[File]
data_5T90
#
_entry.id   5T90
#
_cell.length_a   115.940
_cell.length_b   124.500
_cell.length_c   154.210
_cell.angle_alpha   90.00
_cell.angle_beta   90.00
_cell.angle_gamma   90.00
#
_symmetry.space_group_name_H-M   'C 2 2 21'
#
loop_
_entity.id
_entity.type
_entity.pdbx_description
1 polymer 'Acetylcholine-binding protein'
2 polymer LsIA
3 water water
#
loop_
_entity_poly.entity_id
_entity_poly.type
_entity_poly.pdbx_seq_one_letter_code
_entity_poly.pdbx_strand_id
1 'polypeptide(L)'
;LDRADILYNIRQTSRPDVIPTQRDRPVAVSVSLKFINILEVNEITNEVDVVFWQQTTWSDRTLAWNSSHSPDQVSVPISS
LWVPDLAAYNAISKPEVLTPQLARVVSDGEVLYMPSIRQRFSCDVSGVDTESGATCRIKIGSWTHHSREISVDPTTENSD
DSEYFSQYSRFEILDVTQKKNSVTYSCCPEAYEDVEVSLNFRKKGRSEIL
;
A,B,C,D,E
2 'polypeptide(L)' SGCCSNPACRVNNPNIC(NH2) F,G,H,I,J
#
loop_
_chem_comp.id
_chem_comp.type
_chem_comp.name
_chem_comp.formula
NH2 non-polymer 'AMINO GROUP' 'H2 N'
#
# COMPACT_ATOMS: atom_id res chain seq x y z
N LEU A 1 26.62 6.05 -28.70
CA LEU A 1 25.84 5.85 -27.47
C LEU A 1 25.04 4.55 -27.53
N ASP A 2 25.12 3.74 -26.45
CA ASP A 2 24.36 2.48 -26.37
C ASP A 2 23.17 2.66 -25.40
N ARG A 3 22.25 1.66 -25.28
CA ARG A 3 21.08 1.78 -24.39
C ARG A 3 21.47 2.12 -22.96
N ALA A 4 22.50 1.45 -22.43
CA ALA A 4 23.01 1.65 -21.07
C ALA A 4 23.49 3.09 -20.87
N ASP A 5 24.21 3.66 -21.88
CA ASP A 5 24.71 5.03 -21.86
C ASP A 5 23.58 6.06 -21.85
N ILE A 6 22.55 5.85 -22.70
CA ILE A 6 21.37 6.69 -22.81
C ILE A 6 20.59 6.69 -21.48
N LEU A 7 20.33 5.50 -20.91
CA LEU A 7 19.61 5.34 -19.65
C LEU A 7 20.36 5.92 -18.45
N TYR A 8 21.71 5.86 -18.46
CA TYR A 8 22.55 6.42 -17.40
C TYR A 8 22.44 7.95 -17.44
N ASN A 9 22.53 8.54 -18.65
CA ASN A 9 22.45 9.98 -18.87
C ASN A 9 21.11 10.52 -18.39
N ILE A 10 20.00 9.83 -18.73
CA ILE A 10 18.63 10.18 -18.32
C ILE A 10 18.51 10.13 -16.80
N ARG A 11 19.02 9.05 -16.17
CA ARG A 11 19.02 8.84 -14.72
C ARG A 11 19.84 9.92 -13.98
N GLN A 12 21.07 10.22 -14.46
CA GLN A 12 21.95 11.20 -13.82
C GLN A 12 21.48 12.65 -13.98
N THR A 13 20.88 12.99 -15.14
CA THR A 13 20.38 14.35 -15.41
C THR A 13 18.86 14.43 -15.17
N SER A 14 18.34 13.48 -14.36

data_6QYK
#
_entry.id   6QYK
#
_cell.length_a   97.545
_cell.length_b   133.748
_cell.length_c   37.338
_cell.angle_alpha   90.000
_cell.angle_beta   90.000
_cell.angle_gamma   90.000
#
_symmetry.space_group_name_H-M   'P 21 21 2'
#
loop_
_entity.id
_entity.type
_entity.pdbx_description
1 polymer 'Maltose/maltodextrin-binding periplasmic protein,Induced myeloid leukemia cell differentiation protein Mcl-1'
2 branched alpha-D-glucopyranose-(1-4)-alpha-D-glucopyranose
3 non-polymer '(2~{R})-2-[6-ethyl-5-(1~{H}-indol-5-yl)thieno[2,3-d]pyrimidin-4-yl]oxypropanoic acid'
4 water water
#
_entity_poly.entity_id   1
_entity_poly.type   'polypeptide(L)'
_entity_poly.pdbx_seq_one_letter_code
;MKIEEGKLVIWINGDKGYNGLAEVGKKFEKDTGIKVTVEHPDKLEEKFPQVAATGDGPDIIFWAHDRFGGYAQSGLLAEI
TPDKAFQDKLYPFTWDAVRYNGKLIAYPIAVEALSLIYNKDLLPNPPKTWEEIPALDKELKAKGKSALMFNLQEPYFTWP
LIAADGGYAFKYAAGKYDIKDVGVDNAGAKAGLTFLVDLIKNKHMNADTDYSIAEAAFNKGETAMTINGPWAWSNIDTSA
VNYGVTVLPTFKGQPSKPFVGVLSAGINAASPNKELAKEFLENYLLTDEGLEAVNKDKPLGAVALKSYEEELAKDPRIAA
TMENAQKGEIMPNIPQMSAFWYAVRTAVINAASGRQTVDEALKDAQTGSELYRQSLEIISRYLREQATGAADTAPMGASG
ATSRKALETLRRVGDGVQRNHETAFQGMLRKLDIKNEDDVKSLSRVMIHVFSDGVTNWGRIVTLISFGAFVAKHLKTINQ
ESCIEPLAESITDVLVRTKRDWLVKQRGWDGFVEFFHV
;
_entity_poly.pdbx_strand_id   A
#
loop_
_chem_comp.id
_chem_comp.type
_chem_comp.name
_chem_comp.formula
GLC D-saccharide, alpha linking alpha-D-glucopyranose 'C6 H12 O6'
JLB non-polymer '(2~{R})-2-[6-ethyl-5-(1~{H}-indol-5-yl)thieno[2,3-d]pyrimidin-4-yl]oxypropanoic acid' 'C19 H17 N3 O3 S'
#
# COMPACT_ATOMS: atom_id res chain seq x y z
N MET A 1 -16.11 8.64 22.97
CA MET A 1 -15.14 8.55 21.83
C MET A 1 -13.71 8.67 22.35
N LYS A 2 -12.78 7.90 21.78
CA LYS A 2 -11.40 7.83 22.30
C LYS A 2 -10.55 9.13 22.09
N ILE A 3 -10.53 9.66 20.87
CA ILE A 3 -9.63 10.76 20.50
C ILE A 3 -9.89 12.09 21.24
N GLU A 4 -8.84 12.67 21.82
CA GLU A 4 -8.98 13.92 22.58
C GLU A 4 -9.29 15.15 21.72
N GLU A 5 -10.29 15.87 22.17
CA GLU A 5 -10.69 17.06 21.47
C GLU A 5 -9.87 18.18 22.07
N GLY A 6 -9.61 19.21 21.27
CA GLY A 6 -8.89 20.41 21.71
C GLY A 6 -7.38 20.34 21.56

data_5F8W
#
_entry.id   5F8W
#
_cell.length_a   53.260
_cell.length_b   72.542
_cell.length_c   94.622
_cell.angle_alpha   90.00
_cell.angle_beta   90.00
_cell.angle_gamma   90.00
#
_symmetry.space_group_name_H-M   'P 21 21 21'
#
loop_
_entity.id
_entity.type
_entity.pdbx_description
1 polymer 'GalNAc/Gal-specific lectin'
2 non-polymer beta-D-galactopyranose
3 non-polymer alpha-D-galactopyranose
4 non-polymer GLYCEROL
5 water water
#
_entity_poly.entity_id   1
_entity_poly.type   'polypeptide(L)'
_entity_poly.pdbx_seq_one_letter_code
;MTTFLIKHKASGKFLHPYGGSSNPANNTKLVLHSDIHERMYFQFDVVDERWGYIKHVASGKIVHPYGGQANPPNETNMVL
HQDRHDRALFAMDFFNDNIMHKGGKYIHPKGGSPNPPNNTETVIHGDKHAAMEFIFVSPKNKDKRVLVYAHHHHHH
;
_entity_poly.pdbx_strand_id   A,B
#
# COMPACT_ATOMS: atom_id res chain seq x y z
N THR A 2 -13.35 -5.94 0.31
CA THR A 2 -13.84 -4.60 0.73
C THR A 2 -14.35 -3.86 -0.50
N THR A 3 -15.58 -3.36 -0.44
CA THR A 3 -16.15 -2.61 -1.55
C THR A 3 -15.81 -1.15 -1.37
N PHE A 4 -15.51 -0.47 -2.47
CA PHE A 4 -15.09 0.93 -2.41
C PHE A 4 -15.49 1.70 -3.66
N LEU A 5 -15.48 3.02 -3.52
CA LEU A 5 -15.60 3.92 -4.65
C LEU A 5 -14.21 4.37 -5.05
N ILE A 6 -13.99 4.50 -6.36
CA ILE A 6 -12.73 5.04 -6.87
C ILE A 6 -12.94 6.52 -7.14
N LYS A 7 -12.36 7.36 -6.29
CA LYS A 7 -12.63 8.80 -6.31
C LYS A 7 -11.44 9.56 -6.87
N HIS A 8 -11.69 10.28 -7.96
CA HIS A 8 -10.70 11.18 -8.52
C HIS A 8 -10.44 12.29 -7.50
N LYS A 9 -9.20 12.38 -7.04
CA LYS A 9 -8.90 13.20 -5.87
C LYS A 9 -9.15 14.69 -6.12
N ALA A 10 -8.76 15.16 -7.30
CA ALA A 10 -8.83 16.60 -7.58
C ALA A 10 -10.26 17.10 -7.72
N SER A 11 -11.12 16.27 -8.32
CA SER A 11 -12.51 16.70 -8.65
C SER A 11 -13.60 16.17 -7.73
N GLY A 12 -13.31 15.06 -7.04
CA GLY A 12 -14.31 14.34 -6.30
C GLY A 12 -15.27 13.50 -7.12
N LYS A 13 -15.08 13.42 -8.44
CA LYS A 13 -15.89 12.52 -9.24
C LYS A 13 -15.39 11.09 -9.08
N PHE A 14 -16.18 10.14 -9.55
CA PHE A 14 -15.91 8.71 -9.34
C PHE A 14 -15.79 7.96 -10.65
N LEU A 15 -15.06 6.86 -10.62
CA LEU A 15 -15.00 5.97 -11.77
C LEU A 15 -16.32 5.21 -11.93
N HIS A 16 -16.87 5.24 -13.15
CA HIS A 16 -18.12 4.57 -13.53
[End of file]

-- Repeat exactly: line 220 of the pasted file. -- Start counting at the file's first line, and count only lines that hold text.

CA HIS A 16 -18.12 4.57 -13.53